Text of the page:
Rep. Dutch Ruppersberger (D-Md.) hangs out with Cockroaches.
These are not the crunchy, skittery kind of cockroaches that terrorize your kitchen, but the well-shod Washington insider kind that gather several times a year for a high-powered confab on defense and intelligence matters.
The Cockroaches are a venerable Washington, D.C., institution that has apparently never been written about, a kind of not-so-secret society for several hundred current and former defense intelligence officials, private-sector contracting firms, lobbyists, Congressional staffers and Members of Congress. The group meets every other month or so for off-the-record dinners to discuss new developments in defense and intelligence, and to swap war stories, literally and figuratively.
Ruppersberger, a member of the House Intelligence Committee, told Roll Call on Thursday: This group, I think, is one of the most successful and popular groups. Ive spoken there on numerous occasions. I go to a lot of the Cockroach dinners.
At the center of the Cockroaches are Gary Sojka and Michael Swetnam, two former staffers who decided to start a supper club. Swetnam worked in the White House in the George H.W. Bush administration, and Sojka was a staff member on the Senate Intelligence and Armed Services committees.
The idea was to continue to share information and stay connected to official Washington and each other, they said. Sojka also launched the lobbying firm Potomac Advocates though he points out that his firm does more strategic advising than lobbying these days. Swetnam runs a think tank/research center called the Potomac Institute for Policy Studies, which he and Sojka founded to replace the independent scientific advisory capacity that Congress lost when the Office of Technology Assessment was shut down in 1995. The institute takes nearly all of its funding from government contracts and occasional earmarks, but it is prohibited from lobbying, Swetnam said.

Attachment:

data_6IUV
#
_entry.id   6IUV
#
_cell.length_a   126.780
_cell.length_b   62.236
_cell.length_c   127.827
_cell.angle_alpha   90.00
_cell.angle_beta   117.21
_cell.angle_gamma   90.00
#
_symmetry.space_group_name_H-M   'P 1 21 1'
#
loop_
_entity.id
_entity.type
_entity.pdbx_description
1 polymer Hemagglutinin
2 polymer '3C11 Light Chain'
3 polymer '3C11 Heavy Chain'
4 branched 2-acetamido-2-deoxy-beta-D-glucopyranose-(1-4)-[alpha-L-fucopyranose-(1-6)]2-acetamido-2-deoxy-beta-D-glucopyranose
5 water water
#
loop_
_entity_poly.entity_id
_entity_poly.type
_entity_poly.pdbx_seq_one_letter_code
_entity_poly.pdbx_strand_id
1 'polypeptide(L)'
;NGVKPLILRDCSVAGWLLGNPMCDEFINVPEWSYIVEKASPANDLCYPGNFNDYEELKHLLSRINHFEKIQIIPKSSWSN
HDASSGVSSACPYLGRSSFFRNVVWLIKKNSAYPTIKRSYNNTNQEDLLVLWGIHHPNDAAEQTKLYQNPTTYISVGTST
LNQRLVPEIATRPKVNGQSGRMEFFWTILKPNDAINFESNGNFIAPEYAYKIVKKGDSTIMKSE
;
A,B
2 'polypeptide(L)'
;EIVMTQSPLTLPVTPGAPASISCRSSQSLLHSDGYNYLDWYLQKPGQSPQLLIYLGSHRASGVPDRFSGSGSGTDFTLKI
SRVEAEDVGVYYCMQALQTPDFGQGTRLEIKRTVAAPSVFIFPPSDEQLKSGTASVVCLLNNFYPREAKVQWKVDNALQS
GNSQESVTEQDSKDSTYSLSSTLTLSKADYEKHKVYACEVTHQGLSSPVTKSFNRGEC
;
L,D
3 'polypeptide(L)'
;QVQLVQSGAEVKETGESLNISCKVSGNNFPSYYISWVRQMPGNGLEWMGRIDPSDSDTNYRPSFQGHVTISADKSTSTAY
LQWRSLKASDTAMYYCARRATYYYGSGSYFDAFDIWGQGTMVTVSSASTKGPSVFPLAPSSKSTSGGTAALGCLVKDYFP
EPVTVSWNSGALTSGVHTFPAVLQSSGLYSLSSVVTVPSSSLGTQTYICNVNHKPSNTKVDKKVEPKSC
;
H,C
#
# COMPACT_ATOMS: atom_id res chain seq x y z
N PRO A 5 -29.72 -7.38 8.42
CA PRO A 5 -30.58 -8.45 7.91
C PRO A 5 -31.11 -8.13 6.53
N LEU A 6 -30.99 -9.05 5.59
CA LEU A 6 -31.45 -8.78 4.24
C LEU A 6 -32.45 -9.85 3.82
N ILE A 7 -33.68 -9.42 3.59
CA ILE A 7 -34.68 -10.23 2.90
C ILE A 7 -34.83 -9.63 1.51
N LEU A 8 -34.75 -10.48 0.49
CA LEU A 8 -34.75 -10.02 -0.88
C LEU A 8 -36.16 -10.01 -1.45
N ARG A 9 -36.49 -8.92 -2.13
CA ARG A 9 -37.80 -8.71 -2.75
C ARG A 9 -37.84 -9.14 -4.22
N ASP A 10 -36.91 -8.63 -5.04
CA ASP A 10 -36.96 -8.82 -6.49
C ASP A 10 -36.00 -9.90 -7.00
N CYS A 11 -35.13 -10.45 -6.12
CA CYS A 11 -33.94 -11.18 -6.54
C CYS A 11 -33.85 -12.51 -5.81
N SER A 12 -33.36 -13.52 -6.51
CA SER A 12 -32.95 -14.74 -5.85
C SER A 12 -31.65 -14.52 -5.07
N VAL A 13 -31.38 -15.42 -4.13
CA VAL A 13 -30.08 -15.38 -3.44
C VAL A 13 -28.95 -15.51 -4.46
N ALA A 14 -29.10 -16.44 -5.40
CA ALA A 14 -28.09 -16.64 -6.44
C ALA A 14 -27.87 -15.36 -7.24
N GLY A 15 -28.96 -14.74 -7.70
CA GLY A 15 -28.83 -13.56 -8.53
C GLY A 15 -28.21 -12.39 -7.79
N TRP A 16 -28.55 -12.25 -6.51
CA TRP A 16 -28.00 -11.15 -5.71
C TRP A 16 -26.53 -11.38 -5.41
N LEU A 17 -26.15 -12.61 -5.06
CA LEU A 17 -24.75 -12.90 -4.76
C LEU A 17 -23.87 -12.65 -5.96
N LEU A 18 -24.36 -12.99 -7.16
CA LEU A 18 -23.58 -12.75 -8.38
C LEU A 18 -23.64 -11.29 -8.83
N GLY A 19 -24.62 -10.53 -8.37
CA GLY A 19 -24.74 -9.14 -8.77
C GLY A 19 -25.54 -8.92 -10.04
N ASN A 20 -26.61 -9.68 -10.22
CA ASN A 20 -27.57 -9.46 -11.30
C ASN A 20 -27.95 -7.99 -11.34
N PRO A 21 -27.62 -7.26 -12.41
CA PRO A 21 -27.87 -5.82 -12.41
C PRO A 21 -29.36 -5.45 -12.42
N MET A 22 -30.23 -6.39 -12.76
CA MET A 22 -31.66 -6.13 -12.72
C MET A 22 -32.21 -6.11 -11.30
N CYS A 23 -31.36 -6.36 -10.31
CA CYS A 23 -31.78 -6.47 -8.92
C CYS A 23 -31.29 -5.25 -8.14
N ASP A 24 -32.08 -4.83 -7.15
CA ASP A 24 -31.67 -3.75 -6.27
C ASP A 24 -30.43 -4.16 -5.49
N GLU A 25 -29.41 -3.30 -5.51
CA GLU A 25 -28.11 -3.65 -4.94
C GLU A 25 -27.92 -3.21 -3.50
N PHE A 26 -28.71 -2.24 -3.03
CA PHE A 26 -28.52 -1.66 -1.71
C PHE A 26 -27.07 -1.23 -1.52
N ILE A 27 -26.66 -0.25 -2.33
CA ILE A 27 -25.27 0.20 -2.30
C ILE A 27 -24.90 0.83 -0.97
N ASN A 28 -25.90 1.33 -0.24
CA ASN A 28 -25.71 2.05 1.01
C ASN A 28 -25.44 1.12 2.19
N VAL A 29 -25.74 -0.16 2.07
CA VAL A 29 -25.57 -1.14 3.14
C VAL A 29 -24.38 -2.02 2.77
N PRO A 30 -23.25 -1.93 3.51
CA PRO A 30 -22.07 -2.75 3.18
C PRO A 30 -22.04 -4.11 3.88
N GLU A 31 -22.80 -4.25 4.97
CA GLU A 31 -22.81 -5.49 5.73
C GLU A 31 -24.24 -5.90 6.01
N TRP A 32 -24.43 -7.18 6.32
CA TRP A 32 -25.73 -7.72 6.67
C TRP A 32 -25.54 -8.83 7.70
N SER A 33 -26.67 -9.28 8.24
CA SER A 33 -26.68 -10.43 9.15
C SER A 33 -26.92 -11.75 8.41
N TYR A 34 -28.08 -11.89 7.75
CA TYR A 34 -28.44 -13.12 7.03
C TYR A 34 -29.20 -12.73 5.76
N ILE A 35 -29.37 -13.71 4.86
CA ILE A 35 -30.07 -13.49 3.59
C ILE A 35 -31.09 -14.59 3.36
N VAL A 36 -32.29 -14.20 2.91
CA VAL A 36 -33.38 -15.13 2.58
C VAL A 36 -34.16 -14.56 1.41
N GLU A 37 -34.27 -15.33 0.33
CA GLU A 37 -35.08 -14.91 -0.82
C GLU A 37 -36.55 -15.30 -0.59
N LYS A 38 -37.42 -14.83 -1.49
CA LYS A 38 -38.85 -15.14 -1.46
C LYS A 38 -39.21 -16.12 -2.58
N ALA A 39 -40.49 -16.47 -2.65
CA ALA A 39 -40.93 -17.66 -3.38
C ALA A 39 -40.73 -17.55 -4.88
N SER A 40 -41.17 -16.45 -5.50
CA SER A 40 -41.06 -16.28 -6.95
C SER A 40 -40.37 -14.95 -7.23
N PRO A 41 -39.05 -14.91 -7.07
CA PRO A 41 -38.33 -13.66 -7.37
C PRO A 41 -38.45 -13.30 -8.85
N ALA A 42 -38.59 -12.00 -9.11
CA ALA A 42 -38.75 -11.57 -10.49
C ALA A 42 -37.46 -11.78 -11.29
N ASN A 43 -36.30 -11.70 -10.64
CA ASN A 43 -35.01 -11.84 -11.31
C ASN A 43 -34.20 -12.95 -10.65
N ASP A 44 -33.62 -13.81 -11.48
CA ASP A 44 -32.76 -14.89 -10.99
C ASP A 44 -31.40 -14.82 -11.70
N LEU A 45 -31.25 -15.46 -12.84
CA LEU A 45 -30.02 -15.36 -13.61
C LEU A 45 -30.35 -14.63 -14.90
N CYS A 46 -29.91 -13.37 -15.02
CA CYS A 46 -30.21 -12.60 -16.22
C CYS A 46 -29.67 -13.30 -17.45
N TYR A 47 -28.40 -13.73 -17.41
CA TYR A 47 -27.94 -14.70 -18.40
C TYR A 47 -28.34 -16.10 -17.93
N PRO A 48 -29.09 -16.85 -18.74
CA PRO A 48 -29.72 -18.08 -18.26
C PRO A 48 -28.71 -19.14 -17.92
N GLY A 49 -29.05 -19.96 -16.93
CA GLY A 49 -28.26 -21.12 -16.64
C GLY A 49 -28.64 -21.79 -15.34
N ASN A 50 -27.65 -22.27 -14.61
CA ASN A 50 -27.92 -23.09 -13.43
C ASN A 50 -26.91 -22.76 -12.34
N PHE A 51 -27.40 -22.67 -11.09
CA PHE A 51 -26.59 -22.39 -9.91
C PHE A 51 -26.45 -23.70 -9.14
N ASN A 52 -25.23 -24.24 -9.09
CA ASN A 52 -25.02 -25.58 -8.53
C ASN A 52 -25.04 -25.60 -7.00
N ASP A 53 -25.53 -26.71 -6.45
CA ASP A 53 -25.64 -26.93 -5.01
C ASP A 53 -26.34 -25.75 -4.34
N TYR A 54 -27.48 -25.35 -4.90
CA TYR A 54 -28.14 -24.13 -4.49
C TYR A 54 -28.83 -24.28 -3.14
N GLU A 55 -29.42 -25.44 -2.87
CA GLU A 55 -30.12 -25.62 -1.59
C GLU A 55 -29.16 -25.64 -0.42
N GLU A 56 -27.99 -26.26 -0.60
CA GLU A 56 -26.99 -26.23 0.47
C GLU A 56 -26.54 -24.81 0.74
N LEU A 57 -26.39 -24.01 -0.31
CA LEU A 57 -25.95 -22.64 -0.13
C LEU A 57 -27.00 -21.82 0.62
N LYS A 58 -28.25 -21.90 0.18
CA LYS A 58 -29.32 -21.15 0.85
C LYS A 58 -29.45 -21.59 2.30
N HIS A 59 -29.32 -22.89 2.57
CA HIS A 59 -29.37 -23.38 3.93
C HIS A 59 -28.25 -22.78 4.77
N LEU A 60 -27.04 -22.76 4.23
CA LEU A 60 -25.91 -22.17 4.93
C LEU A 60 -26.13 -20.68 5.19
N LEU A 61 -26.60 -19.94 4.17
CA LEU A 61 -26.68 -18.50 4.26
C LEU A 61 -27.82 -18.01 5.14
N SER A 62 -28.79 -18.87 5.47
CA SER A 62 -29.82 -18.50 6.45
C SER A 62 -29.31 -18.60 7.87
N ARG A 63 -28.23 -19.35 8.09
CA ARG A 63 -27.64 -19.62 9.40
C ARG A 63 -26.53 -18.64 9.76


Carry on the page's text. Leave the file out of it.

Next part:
Swetnam is also an adviser to the Senate Intelligence Committee and carries a Congressional staff badge, he said.
Swetnam, Sojka and John Nichols Sojkas partner at Potomac Advocates who worked in the Pentagons legislative affairs unit ran the Cockroaches for years, but as people kept signing up, it became too unwieldy and expensive, so the Potomac Institute now runs the supper club, they said in an interview Friday.
The group is a classic only-in-Washington establishment. The express purpose is to provide government officials, Members of Congress and staff, and private-sector experts in defense and intelligence the opportunity to mingle, network and discuss broad topics of interest in an off-the-record social setting.
The odd name is a reference to the notion that only cockroaches would survive nuclear war. According to the groups prospectus, election years in Washington often lead to change in the controlling party in Congress or the Administration. Politically this event is similar to a nuclear explosion in that most seniors must resign or are asked to leave. The survivors often move from Congress to the Administration or to industry or back into Congress. Since scientists have stated that the only living things that might survive a nuclear blast are cockroaches the group adopted the name to signify our ability to survive political change in Washington DC.
It started as such a loose supper club, Sojka said, and now there are 350 invitees.
James Jones, communications director for DC Vote, tapes a "DC Constituents Service Day" sign on the wall as he stands with other DC residents outside of Rep. Andy Harris's office on Capitol Hill to protest Harris' actions against D.C.'s marijuana laws on Thursday, July 24, 2014. DC Vote encouraged DC residents to bring their complaints about city services to the Maryland congressman.